With the continued funding and support from organisations like the Benefact Group, Action Tutoring can continue making a significant difference in the lives of disadvantaged young people, fostering a brighter future for generations.

Action Tutoring provides tailored maths and English tuition to pupils facing disadvantage in Years 5, 6, 7, 10, and 11 to pass their SATs and GCSEs. Trained volunteers tutor pupils through weekly one-hour sessions, online or face-to-face in partner schools.

QBE Foundation partners with Action Tutoring to expand support

19 July 2023

In a bid to scale up access and impact of tutoring to over 12,000 pupils from disadvantaged backgrounds, QBE Foundation is investing more than £1.5 million in its partnership with Action Tutoring within the next three years.

QBE’s funding will significantly increase the number of disadvantaged pupils who receive tutoring support and enable the charity to reach more remote and hard-to-reach locations. The partnership aims to help narrow the attainment gap, which is at its widest in ten years at both primary and secondary levels.

With the government set to end the funding for the National Tutoring Programme (NTP) in 2024 and schools struggling with budget squeezes, the future of young people from disadvantaged backgrounds is at serious risk without funding support to keep catch-up interventions afloat.

Supporting young talents

“We want to create resilient and inclusive communities. We’re excited to partner with Action Tutoring because they do this through developing skills and supporting talent. It is wonderful to help children reach their full potential. Investing in them at an early age also offers fantastic returns.”

Grant Clemence, Chairman of QBE Foundation, said

Children from low-income backgrounds are on average 18 months behind their wealthier peers by the end of GCSEs. The Covid-19 pandemic exacerbated existing education inequalities, hitting historically disadvantaged students the hardest.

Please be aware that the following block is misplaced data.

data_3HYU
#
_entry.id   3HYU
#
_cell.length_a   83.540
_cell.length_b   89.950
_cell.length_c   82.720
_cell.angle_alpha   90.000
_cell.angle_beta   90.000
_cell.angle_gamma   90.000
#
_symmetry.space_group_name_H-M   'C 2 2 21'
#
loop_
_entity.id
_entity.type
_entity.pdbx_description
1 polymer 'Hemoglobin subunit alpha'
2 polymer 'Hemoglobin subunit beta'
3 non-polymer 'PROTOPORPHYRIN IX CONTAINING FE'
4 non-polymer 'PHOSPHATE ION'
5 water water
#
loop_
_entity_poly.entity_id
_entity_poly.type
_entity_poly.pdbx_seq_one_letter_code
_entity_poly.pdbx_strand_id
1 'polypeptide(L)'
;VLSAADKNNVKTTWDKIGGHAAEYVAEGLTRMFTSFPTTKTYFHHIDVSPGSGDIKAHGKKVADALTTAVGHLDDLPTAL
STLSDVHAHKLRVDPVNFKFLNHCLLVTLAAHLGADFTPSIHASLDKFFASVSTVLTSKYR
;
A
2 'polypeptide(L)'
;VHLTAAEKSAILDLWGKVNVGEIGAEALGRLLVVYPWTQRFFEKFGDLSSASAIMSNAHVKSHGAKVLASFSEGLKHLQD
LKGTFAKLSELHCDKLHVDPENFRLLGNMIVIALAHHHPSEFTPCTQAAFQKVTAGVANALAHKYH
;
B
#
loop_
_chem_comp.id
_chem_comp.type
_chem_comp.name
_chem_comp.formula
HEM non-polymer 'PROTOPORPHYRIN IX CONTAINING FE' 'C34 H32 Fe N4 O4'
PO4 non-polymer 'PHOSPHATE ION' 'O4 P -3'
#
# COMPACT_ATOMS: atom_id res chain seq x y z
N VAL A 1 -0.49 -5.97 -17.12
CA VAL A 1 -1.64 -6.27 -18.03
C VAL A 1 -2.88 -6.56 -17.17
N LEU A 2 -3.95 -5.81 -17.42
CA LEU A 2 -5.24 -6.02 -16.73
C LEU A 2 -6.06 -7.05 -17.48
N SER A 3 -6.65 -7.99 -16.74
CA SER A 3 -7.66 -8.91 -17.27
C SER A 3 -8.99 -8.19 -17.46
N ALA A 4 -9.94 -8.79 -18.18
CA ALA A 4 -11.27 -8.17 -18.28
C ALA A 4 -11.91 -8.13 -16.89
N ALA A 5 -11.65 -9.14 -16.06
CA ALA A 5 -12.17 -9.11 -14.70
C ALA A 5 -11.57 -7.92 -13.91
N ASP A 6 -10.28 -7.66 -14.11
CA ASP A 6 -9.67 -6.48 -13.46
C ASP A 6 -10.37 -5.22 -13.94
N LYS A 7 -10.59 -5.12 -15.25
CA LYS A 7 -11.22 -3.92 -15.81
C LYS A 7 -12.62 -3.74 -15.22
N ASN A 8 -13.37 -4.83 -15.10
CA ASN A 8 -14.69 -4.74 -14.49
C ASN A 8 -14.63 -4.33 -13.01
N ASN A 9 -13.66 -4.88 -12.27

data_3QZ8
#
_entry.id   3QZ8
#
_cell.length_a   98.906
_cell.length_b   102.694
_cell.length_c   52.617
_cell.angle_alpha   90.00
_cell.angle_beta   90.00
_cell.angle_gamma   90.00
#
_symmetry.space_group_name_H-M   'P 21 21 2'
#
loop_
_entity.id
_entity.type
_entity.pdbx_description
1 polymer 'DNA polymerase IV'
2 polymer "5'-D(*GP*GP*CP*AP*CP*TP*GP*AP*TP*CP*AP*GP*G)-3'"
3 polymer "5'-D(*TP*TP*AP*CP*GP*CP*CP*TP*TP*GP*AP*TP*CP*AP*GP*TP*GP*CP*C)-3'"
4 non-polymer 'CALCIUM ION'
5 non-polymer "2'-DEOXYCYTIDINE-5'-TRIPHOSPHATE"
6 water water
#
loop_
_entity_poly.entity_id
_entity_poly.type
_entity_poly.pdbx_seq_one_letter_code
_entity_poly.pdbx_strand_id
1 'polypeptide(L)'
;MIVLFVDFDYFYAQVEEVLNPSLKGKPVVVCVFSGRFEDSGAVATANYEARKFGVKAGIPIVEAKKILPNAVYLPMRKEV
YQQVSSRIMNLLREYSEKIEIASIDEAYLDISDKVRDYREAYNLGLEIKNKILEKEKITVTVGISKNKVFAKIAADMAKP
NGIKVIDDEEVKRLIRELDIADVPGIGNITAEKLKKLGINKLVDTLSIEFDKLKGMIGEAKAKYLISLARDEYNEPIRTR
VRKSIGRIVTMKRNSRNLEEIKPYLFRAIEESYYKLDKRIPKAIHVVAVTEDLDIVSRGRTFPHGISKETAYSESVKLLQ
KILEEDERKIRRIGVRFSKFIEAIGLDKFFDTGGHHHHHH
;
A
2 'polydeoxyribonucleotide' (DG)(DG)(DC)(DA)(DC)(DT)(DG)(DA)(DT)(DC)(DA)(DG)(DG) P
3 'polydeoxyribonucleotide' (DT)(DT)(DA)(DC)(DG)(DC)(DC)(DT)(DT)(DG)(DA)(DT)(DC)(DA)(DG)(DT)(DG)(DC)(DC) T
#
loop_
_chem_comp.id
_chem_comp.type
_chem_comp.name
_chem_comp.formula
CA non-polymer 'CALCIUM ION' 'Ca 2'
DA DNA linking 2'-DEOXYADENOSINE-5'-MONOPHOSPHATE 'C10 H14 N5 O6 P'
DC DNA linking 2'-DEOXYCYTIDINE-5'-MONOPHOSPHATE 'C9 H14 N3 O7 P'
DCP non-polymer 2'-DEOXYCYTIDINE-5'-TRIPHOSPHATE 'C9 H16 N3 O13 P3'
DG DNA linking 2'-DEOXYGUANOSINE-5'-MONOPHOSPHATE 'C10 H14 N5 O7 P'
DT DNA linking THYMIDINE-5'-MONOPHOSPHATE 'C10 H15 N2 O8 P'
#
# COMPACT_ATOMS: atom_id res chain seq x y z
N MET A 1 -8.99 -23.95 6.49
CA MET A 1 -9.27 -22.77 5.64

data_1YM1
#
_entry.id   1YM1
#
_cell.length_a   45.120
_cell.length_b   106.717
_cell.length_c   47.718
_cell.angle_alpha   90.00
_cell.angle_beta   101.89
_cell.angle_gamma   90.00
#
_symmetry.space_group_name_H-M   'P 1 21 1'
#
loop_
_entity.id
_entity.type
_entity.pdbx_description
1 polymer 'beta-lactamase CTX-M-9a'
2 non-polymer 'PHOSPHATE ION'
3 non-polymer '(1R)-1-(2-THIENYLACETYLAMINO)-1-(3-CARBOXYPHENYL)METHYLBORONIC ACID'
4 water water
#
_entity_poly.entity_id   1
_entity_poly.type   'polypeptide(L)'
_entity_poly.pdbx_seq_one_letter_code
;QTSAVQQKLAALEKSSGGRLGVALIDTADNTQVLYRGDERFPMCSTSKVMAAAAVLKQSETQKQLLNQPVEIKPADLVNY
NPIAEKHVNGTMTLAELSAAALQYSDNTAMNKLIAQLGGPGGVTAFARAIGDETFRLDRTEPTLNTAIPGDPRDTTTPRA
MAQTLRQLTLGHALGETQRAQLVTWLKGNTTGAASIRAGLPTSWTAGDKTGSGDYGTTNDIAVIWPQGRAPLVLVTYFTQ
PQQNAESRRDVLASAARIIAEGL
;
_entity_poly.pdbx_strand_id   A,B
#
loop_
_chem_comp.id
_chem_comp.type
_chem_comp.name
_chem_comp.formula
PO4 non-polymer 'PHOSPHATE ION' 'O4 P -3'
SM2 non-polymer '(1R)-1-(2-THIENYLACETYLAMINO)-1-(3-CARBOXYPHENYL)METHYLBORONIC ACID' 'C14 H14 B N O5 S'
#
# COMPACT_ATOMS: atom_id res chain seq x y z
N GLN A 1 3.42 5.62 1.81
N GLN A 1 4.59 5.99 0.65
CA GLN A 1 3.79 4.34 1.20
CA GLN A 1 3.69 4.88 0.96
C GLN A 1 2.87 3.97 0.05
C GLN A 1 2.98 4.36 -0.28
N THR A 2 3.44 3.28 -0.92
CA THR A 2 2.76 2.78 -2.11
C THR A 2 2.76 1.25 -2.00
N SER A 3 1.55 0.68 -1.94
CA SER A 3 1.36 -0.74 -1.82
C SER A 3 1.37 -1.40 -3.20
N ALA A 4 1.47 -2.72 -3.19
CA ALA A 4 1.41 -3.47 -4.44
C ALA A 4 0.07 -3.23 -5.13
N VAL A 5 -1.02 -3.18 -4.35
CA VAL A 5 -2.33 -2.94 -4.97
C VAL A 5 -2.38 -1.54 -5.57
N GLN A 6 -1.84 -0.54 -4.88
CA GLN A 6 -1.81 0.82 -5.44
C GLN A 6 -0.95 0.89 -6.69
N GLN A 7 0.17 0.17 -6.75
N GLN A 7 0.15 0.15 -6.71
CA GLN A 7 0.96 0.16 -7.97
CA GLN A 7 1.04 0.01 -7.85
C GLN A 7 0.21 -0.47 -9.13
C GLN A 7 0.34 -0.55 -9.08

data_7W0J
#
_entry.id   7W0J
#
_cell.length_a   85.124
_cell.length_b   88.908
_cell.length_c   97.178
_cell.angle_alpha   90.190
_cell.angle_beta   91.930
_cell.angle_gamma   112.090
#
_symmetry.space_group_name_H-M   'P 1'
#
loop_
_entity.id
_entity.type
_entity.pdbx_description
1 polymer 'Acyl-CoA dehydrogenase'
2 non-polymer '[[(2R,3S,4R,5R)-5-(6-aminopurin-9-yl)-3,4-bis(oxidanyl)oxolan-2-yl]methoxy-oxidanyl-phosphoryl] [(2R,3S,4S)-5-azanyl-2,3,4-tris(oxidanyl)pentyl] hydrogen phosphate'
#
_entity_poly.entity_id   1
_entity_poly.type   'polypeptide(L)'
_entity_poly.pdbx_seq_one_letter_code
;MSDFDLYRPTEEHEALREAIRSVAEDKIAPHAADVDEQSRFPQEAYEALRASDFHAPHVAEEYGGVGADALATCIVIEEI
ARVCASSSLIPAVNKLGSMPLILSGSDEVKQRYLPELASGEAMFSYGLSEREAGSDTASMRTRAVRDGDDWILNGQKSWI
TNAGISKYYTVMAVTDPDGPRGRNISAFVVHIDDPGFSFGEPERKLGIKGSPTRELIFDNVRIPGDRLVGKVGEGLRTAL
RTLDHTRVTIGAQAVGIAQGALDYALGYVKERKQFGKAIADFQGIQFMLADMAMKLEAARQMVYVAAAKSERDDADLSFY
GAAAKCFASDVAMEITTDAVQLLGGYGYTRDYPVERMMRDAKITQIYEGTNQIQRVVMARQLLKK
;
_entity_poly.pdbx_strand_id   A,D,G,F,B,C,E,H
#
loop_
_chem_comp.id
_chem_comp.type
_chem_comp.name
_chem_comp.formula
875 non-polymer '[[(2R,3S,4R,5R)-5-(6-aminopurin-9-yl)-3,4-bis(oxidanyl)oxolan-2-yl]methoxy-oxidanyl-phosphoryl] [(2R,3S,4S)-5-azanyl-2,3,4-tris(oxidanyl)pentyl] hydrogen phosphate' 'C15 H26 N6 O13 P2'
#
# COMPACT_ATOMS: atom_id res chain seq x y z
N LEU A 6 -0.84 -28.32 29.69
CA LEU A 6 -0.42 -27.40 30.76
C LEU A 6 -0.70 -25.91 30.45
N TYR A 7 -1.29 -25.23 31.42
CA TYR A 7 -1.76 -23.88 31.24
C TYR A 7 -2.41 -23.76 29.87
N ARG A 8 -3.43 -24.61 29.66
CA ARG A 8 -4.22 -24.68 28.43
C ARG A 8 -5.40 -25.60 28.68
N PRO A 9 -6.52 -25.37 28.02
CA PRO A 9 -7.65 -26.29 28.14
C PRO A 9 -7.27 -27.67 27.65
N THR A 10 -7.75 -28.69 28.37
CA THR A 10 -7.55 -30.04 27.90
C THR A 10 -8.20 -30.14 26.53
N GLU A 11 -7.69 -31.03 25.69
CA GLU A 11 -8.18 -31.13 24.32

Expand our support

Susannah Hardyman, founder and CEO of Action Tutoring, believes the partnership will accelerate the work of the charity in education recovery and fight inequalities.

“Achieving good GCSEs in both English and maths is critical to young people being able to progress to further education, employment or training. This not only benefits their individual lives but creates a healthy workforce and ultimately benefits the wider economy. Skills shortage is a chronic problem for businesses. This funding aims over a five-year period to help us tutor twice as many pupils as we do today, and also expand our reach from urban to rural areas.”

Susannah Hardyman
A tutor teaches a pupil

Through the funding, Action Tutoring will partner with more state schools to provide maths and English tutoring to pupils from disadvantaged backgrounds. The support will help more young people to make meaningful academic progress and open doors to higher education and employment opportunities.

The QBE Foundation has committed to a minimum of three years of funding with an annual contribution of at least £500K, with the ambition that the partnership and funding will extend to five years and beyond. QBE employees across the country will be able to volunteer to provide regular tutoring in local schools, using Action Tutoring’s structured programmes and resources.